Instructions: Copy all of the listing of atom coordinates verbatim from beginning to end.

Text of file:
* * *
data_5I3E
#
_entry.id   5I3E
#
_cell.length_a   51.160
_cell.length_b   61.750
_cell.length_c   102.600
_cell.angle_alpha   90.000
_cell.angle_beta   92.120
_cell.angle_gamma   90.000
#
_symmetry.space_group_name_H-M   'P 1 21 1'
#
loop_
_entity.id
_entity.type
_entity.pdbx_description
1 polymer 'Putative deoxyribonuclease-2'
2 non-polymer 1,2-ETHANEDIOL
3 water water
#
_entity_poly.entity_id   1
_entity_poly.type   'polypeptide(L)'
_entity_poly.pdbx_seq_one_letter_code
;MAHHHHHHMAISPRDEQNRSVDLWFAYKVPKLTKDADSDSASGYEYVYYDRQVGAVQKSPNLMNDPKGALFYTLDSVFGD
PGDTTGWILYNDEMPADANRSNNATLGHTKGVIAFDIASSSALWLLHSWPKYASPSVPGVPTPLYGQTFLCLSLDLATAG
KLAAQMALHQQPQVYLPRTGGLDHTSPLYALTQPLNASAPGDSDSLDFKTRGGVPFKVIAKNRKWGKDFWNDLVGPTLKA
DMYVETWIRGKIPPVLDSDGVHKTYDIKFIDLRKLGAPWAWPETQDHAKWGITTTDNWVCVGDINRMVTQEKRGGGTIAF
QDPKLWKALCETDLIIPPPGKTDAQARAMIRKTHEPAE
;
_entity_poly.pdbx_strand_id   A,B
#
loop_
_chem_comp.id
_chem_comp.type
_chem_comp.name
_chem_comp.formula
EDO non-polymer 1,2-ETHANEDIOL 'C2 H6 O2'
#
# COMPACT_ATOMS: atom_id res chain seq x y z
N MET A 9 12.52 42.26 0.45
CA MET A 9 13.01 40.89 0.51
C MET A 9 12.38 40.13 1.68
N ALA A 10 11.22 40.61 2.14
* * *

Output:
data_5I3E
#
_entry.id   5I3E
#
_cell.length_a   51.160
_cell.length_b   61.750
_cell.length_c   102.600
_cell.angle_alpha   90.000
_cell.angle_beta   92.120
_cell.angle_gamma   90.000
#
_symmetry.space_group_name_H-M   'P 1 21 1'
#
loop_
_entity.id
_entity.type
_entity.pdbx_description
1 polymer 'Putative deoxyribonuclease-2'
2 non-polymer 1,2-ETHANEDIOL
3 water water
#
_entity_poly.entity_id   1
_entity_poly.type   'polypeptide(L)'
_entity_poly.pdbx_seq_one_letter_code
;MAHHHHHHMAISPRDEQNRSVDLWFAYKVPKLTKDADSDSASGYEYVYYDRQVGAVQKSPNLMNDPKGALFYTLDSVFGD
PGDTTGWILYNDEMPADANRSNNATLGHTKGVIAFDIASSSALWLLHSWPKYASPSVPGVPTPLYGQTFLCLSLDLATAG
KLAAQMALHQQPQVYLPRTGGLDHTSPLYALTQPLNASAPGDSDSLDFKTRGGVPFKVIAKNRKWGKDFWNDLVGPTLKA
DMYVETWIRGKIPPVLDSDGVHKTYDIKFIDLRKLGAPWAWPETQDHAKWGITTTDNWVCVGDINRMVTQEKRGGGTIAF
QDPKLWKALCETDLIIPPPGKTDAQARAMIRKTHEPAE
;
_entity_poly.pdbx_strand_id   A,B
#
loop_
_chem_comp.id
_chem_comp.type
_chem_comp.name
_chem_comp.formula
EDO non-polymer 1,2-ETHANEDIOL 'C2 H6 O2'
#
# COMPACT_ATOMS: atom_id res chain seq x y z
N MET A 9 12.52 42.26 0.45
CA MET A 9 13.01 40.89 0.51
C MET A 9 12.38 40.13 1.68
N ALA A 10 11.22 40.61 2.14